A Lament for Eric Garner

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Eric Garner Protest

Credit: Creative Commons/ Thomas Altfather Good


Eric Garner is the unarmed 43-year-old black man, who was killed by the NYPD in Staten Island in July. The whole incident was recorded. He was placed in a choke hold and can be heard saying 11 times: “I can’t breathe,” before he died. The officer who killed him was not indicted. The coroner had ruled it a murder.

Then the Lord God fashioned the human,
dust from the earth,
and blew into his nostrils the breath of life,
and the human became a living creature. (Genesis 2:7)
I can’t breathe.
God blew into his nostrils the breath of life,
into that dust,
like a female impregnated by a male,
for they join and this dust is filled with all.
With whom? Spirits and souls. (Zohar 1:49)

I can’t breathe.

Dust from the earth,
this dust is the holy land
and it is the place of the Holy Temple.
God blew into his nostrils the breath of life,
this breath of life is the holy soul that is drawn from that supernal life. (Zohar 3:46)

I can’t breathe.

Dust from the earth,
from the lower realms,
God blew into his nostrils the breath of life,
from the upper realms. (Breishit Rabba 12:8)

I can’t breathe.

Thus the dictum of Scripture, By the word of the Lord were the heavens made, is analogous to its dictum, And all the host of them by the breath of His mouth, in the same verse. For the terms His word and His saying are used figuratively in the same way as the terms His mouth and the breath of His mouth, the intention being to signify that the heavens have come to exist through His purpose  and will. (Maimonides, Guide for the Perplexed 1:65)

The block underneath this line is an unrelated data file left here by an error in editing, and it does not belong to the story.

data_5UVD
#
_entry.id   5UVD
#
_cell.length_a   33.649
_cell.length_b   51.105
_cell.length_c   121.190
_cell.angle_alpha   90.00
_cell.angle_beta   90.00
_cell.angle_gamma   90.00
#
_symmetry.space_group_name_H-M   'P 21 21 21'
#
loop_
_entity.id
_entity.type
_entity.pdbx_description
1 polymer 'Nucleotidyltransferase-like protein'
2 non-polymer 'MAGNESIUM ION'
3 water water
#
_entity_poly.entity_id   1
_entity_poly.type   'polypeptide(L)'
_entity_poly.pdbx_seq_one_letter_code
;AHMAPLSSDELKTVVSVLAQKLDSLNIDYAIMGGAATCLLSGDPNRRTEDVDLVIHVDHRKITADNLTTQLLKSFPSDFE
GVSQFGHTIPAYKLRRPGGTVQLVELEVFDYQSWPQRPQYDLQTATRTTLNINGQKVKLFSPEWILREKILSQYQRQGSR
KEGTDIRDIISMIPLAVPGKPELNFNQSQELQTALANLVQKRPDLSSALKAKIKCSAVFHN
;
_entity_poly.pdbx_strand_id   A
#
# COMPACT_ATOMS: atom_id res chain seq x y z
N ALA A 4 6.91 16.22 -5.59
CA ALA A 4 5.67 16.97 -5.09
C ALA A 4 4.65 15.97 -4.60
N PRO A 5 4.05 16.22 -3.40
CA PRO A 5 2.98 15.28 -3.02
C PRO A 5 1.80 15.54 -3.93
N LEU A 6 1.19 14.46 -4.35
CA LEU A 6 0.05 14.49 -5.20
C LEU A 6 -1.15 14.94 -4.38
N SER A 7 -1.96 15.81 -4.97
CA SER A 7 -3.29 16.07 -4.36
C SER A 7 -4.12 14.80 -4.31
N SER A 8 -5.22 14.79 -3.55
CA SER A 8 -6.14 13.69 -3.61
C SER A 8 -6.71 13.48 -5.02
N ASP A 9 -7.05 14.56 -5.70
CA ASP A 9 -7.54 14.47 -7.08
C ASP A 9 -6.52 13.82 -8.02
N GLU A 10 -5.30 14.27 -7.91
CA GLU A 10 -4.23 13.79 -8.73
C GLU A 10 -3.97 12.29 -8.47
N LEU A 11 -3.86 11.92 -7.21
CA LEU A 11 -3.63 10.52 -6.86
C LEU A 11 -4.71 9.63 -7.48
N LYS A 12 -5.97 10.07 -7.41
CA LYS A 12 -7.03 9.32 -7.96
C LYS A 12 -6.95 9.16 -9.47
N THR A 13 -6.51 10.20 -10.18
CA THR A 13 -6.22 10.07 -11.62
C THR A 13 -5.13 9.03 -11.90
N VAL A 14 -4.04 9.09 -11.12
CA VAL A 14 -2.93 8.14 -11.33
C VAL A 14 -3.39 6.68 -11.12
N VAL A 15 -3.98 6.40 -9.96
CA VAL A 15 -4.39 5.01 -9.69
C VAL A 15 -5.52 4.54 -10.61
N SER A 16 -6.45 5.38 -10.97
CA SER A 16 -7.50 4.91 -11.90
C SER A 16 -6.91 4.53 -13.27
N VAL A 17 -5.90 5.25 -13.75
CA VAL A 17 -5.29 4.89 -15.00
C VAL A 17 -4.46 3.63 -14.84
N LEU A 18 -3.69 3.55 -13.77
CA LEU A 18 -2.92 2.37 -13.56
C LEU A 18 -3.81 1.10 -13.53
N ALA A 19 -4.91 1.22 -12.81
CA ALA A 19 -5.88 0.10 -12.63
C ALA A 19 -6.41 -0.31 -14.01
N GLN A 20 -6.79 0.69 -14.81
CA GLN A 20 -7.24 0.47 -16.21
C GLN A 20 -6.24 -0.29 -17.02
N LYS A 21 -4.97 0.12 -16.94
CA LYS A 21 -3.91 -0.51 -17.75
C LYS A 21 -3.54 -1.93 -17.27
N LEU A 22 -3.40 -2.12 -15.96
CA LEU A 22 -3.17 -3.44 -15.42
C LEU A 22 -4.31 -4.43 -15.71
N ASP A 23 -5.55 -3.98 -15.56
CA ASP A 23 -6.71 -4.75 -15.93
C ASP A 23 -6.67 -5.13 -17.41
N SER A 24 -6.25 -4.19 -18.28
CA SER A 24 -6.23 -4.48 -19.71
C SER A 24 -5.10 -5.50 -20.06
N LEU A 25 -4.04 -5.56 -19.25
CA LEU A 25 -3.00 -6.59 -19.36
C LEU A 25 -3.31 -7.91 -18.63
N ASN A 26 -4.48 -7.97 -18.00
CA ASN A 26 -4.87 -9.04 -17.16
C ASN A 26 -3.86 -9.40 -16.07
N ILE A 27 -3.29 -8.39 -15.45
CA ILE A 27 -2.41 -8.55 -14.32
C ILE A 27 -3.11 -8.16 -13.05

I can’t breathe.

Breathing in, I calm body and mind.
Breathing out, I smile.
Dwelling in the present moment I know
this is the only moment. (Thich Nhat Hanh, Being Peace)

I can’t breathe.

At the core is the breath, instinctive, not given
not taken, it is not a privilege or a right, it is
even independent of oneself, even on those
dark nights when in the loneliness of an empty bed
you try harder than you ever have not to breathe
you do, and the breath breathes you, and you are
again.

I can’t breathe.

I hate, I despise your feast days,
And I do not savor your sacred assemblies.
Though you offer Me burnt offerings and your grain offerings,
I will not accept them,
Nor will I regard your fattened peace offerings.
Take away from Me the noise of your songs,
For I will not hear the melody of your stringed instruments.
But let justice run down like water,
And righteousness like a mighty stream. (Amos 5)

I can’t breathe.

Learn to do good.
Devote yourselves to justice;
Aid the wronged.
Uphold the rights of the orphan;
Defend the cause of the widow.
Alas, she has become a harlot,
The faithful city
That was filled with justice,
Where righteousness dwelt—
But now murderers. (Isaiah 1)

I can’t breathe.

The violence then of the decreation
of the moment when the breath no longer
comes. What did that feel like? What
unearthly panic? What desperate rage
and struggle brings to the surface
the cry for the basic elements of life.

I can’t breathe.
I can’t breathe.
Aryeh Cohen, Professor of Rabbinic Literature at the American Jewish University, is the author most recently of Justice in the City: An Argument from the Sources of Rabbinic Judaism (Academic Studies Press). He blogs at Justice-in-the-City.com.